The Patriots Charged in the Bundy Ranch Standoff Face Retrial

The Patriots Charged in the Bundy Ranch Standoff Face Retrial

Eric Parker from central Idaho aims his weapon from a bridge during the Bunkerville standoff on April 12, 2014.

Four alleged militia arms suppliers of the 2014 Bundy Ranch standoff are facing retrial in a Nevada court after a deadlocked jury prompted a mistrial.

Eric Parker, Scott Drexler, Steven Stewart, and Ricky Lovelien are being retried on charges that they supplied the firepower in an assault against federal agents who tried to round up Bundy’s cattle from public lands in 2014. They are charged with conspiracy, extortion, threats, assault and related counts for their role in the armed standoff. If convicted of all counts, the men face a mandatory minimum prison sentence of 57 years.

A federal judge declared a mistrial April 24 after the jury said they were “hopelessly deadlocked” on conspiracy charges against the men. The jurors did convict two others, Greg Burleson and Todd Engel, on lesser accounts of obstruction of justice and interstate travel in aid of extortion, however, The Washington Times reports.

Greg Burleson, 53, of Phoenix, and Todd Engel, 49, of Boundary County, Idaho, were found guilty of obstruction of justice and interstate travel in aid of extortion stemming from the April 2014 clash over grazing rights on federal land. Burleson, who was described as an ex-FBI informant and shown in a video saying he posed as a member of a bogus film crew during the standoff, was convicted on six other counts, including threatening and assaulting a federal officer.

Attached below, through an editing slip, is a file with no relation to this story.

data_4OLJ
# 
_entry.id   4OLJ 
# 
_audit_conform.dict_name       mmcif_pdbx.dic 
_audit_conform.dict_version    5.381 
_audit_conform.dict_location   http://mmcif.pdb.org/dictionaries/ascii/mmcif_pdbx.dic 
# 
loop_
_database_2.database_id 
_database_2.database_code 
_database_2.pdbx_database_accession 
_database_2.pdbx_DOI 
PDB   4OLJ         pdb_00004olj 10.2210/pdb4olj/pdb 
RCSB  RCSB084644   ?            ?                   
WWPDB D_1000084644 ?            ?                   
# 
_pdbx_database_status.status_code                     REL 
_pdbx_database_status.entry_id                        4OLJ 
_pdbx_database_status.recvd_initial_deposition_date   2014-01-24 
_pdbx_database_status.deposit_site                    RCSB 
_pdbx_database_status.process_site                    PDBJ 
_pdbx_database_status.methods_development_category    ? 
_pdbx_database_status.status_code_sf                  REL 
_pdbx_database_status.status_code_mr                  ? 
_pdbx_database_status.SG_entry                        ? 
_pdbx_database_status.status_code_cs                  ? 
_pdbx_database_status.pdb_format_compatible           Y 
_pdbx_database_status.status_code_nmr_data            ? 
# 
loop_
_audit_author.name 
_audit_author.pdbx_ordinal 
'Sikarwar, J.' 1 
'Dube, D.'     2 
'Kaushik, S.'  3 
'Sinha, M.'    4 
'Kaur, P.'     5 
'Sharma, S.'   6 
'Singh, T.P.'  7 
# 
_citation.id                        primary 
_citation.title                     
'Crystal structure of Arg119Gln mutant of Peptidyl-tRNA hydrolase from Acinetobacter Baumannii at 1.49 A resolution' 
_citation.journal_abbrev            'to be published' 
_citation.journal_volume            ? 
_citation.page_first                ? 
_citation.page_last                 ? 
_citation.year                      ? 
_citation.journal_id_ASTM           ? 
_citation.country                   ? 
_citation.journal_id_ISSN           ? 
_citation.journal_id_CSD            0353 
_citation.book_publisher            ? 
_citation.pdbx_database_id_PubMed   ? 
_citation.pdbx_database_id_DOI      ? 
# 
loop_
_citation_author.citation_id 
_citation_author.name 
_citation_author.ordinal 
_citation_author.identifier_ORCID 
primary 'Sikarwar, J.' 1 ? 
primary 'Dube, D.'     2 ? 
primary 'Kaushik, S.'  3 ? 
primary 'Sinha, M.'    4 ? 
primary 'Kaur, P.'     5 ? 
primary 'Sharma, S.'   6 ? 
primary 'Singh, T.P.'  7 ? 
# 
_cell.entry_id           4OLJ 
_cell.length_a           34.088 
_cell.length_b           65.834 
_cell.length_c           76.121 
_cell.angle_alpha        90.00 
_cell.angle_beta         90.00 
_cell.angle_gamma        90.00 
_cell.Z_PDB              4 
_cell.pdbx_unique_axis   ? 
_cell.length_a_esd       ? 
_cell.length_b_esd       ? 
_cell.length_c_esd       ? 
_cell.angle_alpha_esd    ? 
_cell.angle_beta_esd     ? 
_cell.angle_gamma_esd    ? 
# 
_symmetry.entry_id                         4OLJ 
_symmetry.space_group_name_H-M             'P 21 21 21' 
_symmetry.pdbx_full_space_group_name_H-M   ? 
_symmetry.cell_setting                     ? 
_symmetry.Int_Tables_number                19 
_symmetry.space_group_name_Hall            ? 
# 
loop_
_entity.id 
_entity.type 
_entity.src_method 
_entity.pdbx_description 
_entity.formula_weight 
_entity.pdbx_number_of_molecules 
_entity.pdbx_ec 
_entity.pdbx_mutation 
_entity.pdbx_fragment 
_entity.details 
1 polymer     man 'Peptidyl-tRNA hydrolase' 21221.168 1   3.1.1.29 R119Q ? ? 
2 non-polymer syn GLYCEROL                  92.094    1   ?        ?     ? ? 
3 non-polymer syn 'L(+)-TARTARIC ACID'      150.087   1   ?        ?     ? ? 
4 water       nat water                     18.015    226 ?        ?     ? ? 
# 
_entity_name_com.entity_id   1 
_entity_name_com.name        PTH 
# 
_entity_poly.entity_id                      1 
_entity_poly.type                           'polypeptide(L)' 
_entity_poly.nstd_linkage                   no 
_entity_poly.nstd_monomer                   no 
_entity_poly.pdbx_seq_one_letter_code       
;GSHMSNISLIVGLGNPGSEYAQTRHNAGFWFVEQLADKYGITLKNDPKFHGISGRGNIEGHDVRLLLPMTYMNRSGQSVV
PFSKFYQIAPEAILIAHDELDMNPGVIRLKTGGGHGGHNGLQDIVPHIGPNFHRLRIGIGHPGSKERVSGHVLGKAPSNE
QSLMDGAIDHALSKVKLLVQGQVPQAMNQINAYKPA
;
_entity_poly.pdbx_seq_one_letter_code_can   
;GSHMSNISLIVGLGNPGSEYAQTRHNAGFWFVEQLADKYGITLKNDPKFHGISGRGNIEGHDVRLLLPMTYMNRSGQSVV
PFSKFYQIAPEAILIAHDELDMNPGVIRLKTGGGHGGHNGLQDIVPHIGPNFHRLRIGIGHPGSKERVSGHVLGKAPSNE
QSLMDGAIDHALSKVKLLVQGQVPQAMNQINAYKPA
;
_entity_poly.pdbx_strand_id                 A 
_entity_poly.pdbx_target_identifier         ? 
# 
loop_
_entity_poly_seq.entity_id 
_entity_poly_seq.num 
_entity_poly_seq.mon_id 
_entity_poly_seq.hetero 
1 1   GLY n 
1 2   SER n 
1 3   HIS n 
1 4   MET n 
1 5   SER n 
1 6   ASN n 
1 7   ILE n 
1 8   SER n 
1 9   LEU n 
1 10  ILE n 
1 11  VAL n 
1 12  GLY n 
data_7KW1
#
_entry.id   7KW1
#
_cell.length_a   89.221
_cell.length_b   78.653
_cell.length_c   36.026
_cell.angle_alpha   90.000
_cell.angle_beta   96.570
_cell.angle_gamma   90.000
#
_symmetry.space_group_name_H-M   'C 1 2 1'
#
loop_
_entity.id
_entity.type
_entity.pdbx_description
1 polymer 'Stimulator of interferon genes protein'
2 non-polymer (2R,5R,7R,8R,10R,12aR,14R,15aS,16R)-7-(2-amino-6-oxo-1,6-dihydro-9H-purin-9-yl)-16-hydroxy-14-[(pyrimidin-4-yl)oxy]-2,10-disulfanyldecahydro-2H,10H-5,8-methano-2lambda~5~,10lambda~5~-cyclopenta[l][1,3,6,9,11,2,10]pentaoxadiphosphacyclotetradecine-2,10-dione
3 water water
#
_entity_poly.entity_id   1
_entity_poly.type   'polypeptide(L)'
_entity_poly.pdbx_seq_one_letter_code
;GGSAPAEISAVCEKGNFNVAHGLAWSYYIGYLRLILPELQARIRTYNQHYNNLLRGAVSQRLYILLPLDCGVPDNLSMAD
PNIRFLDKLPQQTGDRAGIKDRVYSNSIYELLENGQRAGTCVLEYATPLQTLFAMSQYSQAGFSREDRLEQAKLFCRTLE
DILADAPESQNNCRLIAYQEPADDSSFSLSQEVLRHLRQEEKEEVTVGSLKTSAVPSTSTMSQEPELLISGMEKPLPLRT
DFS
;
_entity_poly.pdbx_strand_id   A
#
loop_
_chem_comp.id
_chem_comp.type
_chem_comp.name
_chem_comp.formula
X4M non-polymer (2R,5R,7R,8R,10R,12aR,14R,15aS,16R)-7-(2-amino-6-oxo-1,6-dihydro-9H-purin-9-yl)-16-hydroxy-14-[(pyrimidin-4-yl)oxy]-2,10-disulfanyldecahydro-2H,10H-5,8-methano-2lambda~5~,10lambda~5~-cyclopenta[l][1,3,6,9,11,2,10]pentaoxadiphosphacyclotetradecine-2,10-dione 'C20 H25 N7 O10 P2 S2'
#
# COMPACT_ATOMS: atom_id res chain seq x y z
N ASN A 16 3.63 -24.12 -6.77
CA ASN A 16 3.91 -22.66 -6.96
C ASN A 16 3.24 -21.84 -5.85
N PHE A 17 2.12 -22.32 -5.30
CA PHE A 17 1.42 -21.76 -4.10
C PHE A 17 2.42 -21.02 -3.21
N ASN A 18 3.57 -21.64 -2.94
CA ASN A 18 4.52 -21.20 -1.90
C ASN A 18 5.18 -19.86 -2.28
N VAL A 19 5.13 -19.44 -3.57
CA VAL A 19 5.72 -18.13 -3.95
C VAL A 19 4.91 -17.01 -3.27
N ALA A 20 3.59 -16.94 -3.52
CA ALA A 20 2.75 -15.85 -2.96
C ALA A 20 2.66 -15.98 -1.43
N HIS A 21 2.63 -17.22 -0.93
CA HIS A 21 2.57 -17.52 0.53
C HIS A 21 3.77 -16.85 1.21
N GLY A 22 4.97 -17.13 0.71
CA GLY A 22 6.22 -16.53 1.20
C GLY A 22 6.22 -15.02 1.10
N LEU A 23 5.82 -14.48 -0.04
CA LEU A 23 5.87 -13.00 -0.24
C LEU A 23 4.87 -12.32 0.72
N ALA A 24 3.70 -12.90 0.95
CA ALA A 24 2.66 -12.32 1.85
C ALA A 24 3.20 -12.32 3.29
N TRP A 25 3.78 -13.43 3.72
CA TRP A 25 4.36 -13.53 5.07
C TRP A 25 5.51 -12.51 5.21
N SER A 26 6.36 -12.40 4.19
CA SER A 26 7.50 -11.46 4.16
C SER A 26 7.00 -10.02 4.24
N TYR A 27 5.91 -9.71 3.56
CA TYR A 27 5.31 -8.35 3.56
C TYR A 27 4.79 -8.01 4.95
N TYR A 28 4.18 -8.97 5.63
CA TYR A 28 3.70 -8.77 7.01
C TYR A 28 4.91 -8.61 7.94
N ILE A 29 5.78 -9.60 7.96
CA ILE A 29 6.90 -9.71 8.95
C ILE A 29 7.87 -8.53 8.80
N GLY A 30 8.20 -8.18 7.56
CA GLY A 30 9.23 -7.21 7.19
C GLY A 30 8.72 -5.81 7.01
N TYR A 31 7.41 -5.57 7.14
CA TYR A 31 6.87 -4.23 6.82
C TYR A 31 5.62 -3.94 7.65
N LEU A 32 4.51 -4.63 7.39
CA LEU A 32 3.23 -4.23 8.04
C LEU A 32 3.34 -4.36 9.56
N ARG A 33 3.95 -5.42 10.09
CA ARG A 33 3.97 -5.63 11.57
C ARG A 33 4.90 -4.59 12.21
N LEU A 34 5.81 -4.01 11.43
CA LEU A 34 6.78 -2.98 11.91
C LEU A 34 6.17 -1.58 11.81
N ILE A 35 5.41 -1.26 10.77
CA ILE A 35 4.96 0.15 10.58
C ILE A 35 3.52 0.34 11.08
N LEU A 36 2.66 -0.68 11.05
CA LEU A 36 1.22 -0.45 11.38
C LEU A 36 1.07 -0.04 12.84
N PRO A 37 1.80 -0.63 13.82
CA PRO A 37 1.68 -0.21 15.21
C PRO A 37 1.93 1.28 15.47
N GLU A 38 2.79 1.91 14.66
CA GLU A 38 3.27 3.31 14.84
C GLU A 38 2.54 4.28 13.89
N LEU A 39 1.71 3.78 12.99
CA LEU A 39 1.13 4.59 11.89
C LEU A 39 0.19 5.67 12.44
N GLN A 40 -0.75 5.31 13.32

The new trial was scheduled to begin June 24, the same day Cliven Bundy, the militia leader in the standoff, was also supposed to appear in court.

The retrial date pushed back Bundy’s court appearance, and then a second time after the first jury for the retrial was nearly all-female which drew complaints. After extensive arguments between the prosecution and defense last week, U.S. District Judge Gloria Navarro restructured the jury to replace three of the women with three men. Minority representation on the jury did not change.

“Every case is about jury selection, but this one is specifically about jury selection,” said attorney Jess Marchese, who represents defendant Eric Parker.

“Either you’re going to be OK with Eric Parker on a bridge with his gun or you’re not.

And one thing I will do is embrace that more.”

Prosecutors for the U.S. attorney’s office have tried in recent legal filings to limit what sort of evidence defense lawyers can introduce at trial. Their primary concern is to control the constitutional rights narrative.

In a motion filed last month, Nevada Acting U.S. Attorney Steven Myhre asked the court to prevent defense lawyers from “seeking to persuade jurors to acquit … based on political beliefs or values rather than upon the evidence.”
Myhre asked for a broad ban on what represented the marrow of the defense case in the first trial. His motion sought to block testimony about First and Second Amendment rights, police conduct in the days leading up to the standoff and Nevada Gov. Brian Sandoval’s criticism of BLM agents’ actions prior to the standoff.

Rancher Cliven Bundy and his followers, who outnumbered the agents by 4-to-1, “demanded that officers leave and abandon the cattle and threatened use of force if the officers did not do so,” with some gunmen “taking sniper positions behind concrete barriers and aiming their assault rifles at the officers,” according to a court document.

Jury hears Openings in the Bundy Ranch Standoff Trial of 6

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